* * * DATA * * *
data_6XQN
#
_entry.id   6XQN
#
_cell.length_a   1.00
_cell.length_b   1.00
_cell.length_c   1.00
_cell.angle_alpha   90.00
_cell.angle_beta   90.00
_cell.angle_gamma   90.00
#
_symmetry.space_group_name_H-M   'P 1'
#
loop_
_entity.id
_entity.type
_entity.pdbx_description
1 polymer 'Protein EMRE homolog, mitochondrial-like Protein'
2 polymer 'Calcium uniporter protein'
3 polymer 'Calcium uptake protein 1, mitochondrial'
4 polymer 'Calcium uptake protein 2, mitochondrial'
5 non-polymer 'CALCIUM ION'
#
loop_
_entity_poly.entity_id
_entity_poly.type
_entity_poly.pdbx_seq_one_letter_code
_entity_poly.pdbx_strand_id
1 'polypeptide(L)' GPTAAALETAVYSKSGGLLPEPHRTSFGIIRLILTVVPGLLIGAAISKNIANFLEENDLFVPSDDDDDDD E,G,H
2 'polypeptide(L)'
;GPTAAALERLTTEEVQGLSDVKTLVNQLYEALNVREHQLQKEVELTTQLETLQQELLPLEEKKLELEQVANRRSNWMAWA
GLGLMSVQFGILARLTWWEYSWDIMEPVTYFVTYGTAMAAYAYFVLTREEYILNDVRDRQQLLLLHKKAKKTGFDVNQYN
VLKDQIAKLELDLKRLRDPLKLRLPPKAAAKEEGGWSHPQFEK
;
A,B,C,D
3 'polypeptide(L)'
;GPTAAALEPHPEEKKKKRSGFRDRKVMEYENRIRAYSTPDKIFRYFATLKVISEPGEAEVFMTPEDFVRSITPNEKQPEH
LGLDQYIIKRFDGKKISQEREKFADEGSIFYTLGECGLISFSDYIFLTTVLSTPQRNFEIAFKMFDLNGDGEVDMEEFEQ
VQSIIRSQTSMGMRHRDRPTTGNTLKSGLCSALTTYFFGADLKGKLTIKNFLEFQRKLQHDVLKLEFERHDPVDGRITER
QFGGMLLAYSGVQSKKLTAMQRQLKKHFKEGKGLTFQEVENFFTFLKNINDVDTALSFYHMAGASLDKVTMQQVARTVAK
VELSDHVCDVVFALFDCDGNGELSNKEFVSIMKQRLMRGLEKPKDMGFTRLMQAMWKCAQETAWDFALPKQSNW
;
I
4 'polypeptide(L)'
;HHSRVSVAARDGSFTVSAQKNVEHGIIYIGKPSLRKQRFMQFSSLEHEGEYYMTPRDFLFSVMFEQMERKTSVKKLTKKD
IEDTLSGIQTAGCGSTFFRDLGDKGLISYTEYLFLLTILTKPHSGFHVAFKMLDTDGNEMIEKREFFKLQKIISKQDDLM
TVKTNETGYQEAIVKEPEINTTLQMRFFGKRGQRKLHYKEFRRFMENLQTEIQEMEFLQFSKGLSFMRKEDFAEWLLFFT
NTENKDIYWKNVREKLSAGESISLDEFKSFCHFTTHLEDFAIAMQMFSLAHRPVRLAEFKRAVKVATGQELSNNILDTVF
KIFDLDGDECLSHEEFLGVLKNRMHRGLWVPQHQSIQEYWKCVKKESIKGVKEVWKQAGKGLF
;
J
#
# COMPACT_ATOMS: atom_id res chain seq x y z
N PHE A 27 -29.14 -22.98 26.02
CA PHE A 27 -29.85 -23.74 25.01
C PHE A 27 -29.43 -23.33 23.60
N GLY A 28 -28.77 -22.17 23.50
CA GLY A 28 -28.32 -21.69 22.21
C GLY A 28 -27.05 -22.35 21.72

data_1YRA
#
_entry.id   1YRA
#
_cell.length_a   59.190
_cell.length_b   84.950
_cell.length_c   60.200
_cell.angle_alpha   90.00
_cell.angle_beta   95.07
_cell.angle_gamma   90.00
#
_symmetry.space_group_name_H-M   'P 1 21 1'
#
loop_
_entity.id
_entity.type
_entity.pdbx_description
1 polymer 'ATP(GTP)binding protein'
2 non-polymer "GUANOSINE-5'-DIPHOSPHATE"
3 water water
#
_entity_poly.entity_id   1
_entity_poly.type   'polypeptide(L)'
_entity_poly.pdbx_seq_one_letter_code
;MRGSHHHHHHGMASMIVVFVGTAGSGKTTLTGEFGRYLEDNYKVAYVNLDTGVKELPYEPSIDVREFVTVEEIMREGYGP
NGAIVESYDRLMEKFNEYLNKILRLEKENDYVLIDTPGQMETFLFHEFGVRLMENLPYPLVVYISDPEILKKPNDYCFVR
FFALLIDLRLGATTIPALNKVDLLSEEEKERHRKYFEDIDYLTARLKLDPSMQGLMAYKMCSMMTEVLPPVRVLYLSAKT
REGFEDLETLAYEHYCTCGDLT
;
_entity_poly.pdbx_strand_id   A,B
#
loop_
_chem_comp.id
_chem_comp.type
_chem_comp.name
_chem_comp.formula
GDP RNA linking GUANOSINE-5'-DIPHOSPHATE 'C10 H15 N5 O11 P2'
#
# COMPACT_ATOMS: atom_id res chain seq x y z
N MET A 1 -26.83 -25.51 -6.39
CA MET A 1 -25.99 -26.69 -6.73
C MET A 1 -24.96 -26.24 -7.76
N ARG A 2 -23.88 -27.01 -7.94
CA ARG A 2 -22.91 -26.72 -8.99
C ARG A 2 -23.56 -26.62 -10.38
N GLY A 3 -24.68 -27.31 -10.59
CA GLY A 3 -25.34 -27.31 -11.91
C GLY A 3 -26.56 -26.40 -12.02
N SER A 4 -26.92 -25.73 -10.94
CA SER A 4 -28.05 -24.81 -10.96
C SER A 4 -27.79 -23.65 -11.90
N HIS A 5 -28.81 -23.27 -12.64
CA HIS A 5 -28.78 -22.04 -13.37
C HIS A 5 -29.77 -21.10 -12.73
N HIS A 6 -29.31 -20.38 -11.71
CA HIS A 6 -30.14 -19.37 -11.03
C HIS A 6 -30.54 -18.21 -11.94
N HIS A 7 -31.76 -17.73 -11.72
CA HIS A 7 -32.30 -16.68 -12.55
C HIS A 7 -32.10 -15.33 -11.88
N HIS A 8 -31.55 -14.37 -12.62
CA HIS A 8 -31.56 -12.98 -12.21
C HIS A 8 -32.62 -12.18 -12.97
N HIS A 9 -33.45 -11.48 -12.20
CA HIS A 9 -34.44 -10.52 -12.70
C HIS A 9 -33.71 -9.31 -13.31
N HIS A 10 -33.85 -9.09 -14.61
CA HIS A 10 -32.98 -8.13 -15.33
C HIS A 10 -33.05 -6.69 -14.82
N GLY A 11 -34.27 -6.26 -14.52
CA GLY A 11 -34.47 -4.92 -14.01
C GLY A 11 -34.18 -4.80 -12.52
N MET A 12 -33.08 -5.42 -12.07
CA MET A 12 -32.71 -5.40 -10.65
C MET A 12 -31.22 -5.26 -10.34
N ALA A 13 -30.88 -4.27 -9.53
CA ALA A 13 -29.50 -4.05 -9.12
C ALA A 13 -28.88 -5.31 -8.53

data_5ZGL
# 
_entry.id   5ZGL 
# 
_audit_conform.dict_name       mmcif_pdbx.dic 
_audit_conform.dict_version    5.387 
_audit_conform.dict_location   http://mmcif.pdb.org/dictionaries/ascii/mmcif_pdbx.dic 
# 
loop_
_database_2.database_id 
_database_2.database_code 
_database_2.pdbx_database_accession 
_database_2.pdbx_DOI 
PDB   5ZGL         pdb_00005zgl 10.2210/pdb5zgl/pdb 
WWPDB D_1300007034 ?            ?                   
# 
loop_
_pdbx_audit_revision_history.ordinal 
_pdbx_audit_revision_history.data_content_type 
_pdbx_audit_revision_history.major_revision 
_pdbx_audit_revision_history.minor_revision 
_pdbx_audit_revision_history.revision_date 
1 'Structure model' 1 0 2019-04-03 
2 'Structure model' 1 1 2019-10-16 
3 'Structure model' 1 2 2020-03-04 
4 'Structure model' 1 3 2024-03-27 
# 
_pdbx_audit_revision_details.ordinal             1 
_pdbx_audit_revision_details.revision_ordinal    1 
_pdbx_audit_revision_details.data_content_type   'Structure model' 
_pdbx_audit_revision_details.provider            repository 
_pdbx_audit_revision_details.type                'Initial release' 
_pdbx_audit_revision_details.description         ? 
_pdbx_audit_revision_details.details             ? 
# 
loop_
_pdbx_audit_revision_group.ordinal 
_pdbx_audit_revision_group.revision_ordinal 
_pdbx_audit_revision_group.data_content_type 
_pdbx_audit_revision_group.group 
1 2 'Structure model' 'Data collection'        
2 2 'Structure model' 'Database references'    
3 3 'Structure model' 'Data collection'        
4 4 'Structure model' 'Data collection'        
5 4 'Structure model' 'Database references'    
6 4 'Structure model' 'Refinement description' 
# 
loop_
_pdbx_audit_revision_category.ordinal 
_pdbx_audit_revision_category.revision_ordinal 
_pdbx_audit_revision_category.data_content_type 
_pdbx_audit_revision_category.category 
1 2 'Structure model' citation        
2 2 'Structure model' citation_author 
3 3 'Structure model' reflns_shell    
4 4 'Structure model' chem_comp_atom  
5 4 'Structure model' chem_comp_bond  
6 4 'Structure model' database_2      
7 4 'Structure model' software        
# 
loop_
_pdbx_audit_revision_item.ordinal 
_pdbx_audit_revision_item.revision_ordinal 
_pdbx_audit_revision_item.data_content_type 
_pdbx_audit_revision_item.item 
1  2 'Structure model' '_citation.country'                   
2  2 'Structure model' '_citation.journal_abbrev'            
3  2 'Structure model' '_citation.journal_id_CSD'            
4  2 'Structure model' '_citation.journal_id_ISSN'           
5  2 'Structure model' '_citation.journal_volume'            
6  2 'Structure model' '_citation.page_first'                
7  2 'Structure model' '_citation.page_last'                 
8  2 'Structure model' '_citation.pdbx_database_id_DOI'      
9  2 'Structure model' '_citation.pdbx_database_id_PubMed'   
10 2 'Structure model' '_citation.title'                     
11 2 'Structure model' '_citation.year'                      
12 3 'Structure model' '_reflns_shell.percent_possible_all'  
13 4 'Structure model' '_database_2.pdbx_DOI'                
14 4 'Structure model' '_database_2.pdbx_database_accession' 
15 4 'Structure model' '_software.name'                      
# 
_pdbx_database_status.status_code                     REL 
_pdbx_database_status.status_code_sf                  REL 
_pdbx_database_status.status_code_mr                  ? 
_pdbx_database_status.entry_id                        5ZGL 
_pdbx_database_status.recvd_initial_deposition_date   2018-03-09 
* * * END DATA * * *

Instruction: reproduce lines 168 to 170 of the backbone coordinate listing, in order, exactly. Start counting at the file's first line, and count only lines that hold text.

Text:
_pdbx_audit_revision_details.provider            repository 
_pdbx_audit_revision_details.type                'Initial release' 
_pdbx_audit_revision_details.description         ? 